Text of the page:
Behind the scenes of a pocket RiscPCPublished: 6th Jun 2006, 01:39:21 | Permalink | Printable
How a mobile port of RPCEmu came aboutDeveloping a port of open source RiscPC emulator RPCEmu to a PDA was a feat that excited those of us longing for a truly mobile RISC OS.
Here, Jan Rinze Peterzon (right) talks us through how the port came about, what it's like to use RISC OS with a touchscreen and stylus, and how well the emulated platform performs on a Loox 720 device.
How long did it take you to produce the port?
The port itself was done in a matter of days and ran at about one million instructions per second. [An A7000+ in comparison manages 43 MIPS] The problems started when I wanted the proper screen resolutions and mouse support.
The touchscreen is not supported by RISC OS so I had to emulate the mouse for it. The biggest obstacle here is that mouse devices give relative movement in the x- and y-coordinates. The touchscreen gives absolute coordinates. To convert absolute to relative coordinates, the emulator now computes the distance from the touchpoint to the real mouse pointer. Single and double click action now works when tapping the screen. Menu and Adjust are mapped to hardware buttons.
For performance reasons I switched from MS Embedded Visual C to GCC 4.1.1 for Windows CE (cegcc).
What sort of performance does it give?
The current speed of the PocketPC port is about 2-3 MIPS and the main focus now lies at making the emulator faster. RPCemu's author Tom Walker has written the emulator with a Desktop PC as his target and most optimisations work pretty well on an AMD desktop processor.
The XScale however only has a 32KB data and a 32KB instruction cache. This is much smaller than the caches of an AMD processor. Using lookup-tables and other optimisation sometimes makes the emulator run slower on a PocketPC. There are a couple of optimisations that I am discussing with Tom which might improve the speed of the PocketPC port.
One is to do a sort-of simple dynamic recompilation where all ARM instructions will become calls to emulation functions. The good part of this is that some instructions can be run directly instead of a call. The bad part is that self-modifying code can become hard to emulate. The second route could be to exctract the ARM emulation from A310emu by Jan de Boer but I would first have to discuss this with Jan. His emulator is quite fast on the Iyonix's IOP321 XScale processor.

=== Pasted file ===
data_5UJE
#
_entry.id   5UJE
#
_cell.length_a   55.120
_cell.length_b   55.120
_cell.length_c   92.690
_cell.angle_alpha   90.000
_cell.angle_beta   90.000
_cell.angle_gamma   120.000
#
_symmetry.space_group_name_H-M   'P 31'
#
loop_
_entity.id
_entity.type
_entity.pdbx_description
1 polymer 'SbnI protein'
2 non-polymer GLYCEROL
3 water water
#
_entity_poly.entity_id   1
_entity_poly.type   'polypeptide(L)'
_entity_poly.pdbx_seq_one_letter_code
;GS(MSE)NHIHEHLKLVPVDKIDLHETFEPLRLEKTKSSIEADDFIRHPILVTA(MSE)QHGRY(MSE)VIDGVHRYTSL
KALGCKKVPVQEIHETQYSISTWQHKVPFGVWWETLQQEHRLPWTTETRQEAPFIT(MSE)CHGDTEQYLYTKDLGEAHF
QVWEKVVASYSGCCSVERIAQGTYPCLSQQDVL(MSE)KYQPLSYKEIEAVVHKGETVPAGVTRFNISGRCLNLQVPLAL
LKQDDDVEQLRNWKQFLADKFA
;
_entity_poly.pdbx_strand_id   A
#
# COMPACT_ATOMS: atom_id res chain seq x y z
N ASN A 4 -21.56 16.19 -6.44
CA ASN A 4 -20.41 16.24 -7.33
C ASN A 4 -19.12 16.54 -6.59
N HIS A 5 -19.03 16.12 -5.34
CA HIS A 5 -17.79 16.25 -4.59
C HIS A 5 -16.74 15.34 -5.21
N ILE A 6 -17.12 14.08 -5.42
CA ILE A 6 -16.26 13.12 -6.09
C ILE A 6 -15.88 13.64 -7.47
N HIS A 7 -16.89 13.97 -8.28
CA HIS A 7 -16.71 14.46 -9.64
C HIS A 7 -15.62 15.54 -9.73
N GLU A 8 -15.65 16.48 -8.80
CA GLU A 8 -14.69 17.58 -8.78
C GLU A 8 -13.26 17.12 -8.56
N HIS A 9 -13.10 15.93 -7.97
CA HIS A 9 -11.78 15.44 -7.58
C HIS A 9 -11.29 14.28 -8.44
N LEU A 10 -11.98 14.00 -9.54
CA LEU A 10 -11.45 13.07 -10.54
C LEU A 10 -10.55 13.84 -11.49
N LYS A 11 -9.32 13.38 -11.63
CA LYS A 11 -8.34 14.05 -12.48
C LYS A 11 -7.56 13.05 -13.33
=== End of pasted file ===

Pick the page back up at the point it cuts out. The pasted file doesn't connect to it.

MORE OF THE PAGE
Why did you decide to port RPCEmu to that PDA?
The Loox 720 is a pretty well designed Pocket PC, with a 520Mhz XScale PXA 270, 128 MB RAM, USB 1.1 slave, USB 1.1 host, audio in/out, built-in camera and so on. Actually, if you look at it, the specifications are somewhat in between an A9 and an Iyonix. This led me to think that RISC OS would be a perfect replacement for Windows CE. The RPCEmu source code by Tom enabled me to experiment with the combination of RISC OS and Pocket PC.
A long time ago I had been busy with riscose and that ran pretty fast in native mode under Linux - 56000 dhrystones or something like that when running an a 275 MHz StrongARM Netwinder. The Windows CE operating system on the other hand is very restrictive and has a simple memory model. Riscose would not run under Windows CE. A port of Linux for the Loox 720 is slowly being developed but is not sufficiently far to use it as a WindowsCE replacement.
What will we see in the future for mobile RPCEmu?
The best way to run RISC OS on Pocket PC hardware would be to run it natively. That would mean that all the code runs directly on the XScale processor. Currently I would be happy if only parts could be run natively. I am looking into the inner workings of Windows CE to see if that would be possible.
It is a lot of fun using RISC OS with a stylus on a small touchscreen and it is really nice to figure out how both machines work - the RiscPC and the Pocket PC. The port is only tested on a Fujitsu Siemens Loox 720 and is intended to run on VGA Pocket PC devices. QVGA is not supported, yet..
Aside from Pocket PC hacking, Jan Rinze also took part in a hardware challenge, where he and two friends built up a robot using a Netwinder and a ethernut device.
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